Dwelling on… How the Way of the Samurai can be used to improve one’s pursuit of happiness through work, trade, or profession.

Click for The Way of the Samurai Architect – One

This is the second in a series that expands on terms heard in architects’ and interns’ circles like BIMJA, CAD-JITSU, WARRIOR INTERN and other notions that metaphorically equate emerging architects to lethal martial artists. I haven’t had any formal martial arts training. However, the discipline, practice, and pursuit of personal perfection inherent to the martial arts all raise my interest. This interest came to a peak when I was introduced to Hagakure: The Book of the Samurai.

 

Hagakure: The Book of the Samurai

Hagakure: The Book of the Samurai

 

Please visit the initial Way of the Samurai Architect post to read the introduction to this series, more info, and links about the Hagakure and the movie Ghostdog.

The following quotes from Hagakure are featured in Ghostdog. After each quote are a few words on how I find parallels in my own life, since, you know, I don’t actually roam from village to village  wielding a katana in life and death battles and Klan drama to serve my master. Although, the sense of urgency feels like that sometimes, there is similarity. There are lesser battles day in and day out. There is a master or client to serve. There is livelihood if I succeed and the lack thereof if I fail.

 

From Ghostdog

From Ghostdog

DETERMINATION

“In the words of the ancients, one should make his decisions within the space of seven breaths. It is the matter of being determined and having the spirit to break right through to the other side.”

There is nothing like making a decision and moving forward on that premise. I remember the first few years of architecture school, having conversations with fellow students that were not sure they wanted to follow through with that major. No doubt, architecture is not for everyone, but when I was talking with someone with promising talent, and had demonstrated exceptional creativity, I had to ask, ‘why second guess what path you have chosen.’ For me, anyway, it made it a bit easier to get through the stressful times on the long road to a degree in architecture, when I remembered the reasons I had originally decided to be an architect. It makes it easier when you just decide that you are where you are supposed to be, and concentrate on being the best you can right there.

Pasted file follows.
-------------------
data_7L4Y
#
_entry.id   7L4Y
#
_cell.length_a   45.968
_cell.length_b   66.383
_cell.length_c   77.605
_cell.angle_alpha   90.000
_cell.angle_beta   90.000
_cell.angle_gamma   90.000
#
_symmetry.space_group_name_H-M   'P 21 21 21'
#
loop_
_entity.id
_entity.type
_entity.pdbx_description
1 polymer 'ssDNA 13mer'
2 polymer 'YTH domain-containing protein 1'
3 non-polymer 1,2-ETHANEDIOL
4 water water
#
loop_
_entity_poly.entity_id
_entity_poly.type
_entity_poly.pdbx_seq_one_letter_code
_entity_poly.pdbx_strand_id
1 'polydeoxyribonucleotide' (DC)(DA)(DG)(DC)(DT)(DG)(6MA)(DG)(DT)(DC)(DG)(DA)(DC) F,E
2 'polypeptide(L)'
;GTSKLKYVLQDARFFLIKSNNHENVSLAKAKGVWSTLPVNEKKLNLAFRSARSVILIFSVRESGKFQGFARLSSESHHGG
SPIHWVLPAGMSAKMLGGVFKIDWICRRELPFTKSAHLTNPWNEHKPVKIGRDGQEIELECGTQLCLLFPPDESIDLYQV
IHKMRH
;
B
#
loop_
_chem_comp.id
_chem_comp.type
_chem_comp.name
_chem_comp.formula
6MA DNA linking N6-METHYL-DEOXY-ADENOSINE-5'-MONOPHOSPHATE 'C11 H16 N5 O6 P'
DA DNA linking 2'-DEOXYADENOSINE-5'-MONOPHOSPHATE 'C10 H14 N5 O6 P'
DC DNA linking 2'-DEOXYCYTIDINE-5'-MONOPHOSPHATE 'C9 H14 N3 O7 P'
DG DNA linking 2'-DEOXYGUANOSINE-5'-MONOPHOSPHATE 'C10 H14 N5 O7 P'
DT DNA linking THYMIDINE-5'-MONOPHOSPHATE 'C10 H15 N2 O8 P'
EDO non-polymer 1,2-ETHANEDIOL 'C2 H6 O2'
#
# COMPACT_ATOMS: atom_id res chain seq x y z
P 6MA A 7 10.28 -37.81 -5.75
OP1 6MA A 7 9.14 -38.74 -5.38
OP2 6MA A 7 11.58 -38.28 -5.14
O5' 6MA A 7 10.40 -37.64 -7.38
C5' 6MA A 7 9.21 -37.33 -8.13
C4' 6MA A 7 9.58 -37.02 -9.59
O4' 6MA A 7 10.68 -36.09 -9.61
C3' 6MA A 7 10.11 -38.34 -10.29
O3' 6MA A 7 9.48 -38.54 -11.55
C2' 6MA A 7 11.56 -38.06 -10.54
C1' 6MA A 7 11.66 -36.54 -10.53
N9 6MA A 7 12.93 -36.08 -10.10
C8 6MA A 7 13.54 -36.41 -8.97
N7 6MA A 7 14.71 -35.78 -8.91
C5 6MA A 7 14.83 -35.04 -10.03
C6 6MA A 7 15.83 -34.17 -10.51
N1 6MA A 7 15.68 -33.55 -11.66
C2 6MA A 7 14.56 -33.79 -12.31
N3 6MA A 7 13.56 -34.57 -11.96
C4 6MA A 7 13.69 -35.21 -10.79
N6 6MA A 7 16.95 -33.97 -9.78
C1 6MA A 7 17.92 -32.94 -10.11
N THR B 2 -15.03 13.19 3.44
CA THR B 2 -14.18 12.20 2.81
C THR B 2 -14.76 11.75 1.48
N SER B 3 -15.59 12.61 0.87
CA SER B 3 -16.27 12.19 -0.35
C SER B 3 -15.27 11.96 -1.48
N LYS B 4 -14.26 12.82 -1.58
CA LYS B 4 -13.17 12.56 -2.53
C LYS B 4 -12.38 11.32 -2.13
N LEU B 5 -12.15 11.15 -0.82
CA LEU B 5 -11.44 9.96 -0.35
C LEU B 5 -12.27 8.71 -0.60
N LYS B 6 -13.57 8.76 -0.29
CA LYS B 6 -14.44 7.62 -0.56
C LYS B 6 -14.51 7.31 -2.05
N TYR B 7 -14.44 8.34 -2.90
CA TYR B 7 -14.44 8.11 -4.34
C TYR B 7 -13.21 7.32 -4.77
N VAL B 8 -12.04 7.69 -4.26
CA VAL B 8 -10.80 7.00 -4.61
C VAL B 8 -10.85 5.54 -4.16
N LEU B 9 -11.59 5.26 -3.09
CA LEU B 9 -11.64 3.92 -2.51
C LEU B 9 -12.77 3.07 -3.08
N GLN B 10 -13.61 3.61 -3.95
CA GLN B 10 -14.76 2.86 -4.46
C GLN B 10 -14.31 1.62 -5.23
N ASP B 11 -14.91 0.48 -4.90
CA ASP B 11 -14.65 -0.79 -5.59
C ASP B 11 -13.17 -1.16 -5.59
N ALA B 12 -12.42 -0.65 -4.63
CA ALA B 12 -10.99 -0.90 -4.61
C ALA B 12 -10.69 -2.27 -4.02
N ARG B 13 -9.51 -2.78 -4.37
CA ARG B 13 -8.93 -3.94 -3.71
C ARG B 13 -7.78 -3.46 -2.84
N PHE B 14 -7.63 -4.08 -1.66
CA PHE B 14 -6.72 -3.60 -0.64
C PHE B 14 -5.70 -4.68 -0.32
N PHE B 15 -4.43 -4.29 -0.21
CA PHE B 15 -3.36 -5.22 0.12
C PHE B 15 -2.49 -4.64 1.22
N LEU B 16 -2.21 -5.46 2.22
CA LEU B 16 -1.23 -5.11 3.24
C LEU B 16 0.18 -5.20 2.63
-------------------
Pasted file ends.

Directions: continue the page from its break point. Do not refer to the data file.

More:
From Ghostdog

From Ghostdog

IMMEDIACY

“When one has made a decision to kill a person even if it will be very difficult to succeed by advancing straight ahead, it will not do to think about going at it in a round about way. The Way of the Samurai is one of immediacy, and it is best to dash in headlong.”

Clearly, nobody is dying here… no one gets killed. Metaphorically though, if we go back to the battlefield of a desk full of tasks or a sheet full of red lines that is mentioned in the paragraph on FOCUS in the introductory post, think of “dashing in headlong” to begin knocking out those tasks and completing the changes redlined in the drawings. Ask yourself, when you sit down to begin a productive day, do you “go at it in a round about way”? Or are you more like a hawk taking a bird, and dashing in headlong.

 

From Ghostdog

From Ghostdog

PERSPECTIVE

“Among the maxims on Lord Naoshige’s wall there was this one, ‘Matters of great concern should be treated lightly.’ ”

“Master Ittei commented, ‘Matters of small concern should be treated seriously.’ ”

You have heard the quote “God is in the details”. That is why details get so much serious attention in building design.  The details are where a building keeps from leaking, where a design lasts for ages, and where thoughtful material transition can enrich the experience of the space. You may also have heard “The Devil is in the details” when there is a leak or a connection breaks, or a material transition is clunky, clumsy, or just doesn’t work.  As for matters of great concern, think of the lightly sketched gestures that become expressed in the form of famous architecture. When looking at iconic building through the history of modern architecture many of them can be boiled back down to an initial concept sketch by the architect.  That sketch is usually treated lightly, an expressive gesture of the pen or pencil over the paper that leads to the great concern of an iconic piece of architecture.

 

More quotes and parallels are to come in the next post in The Way of the Samurai Architect series. Until next time, live nicely!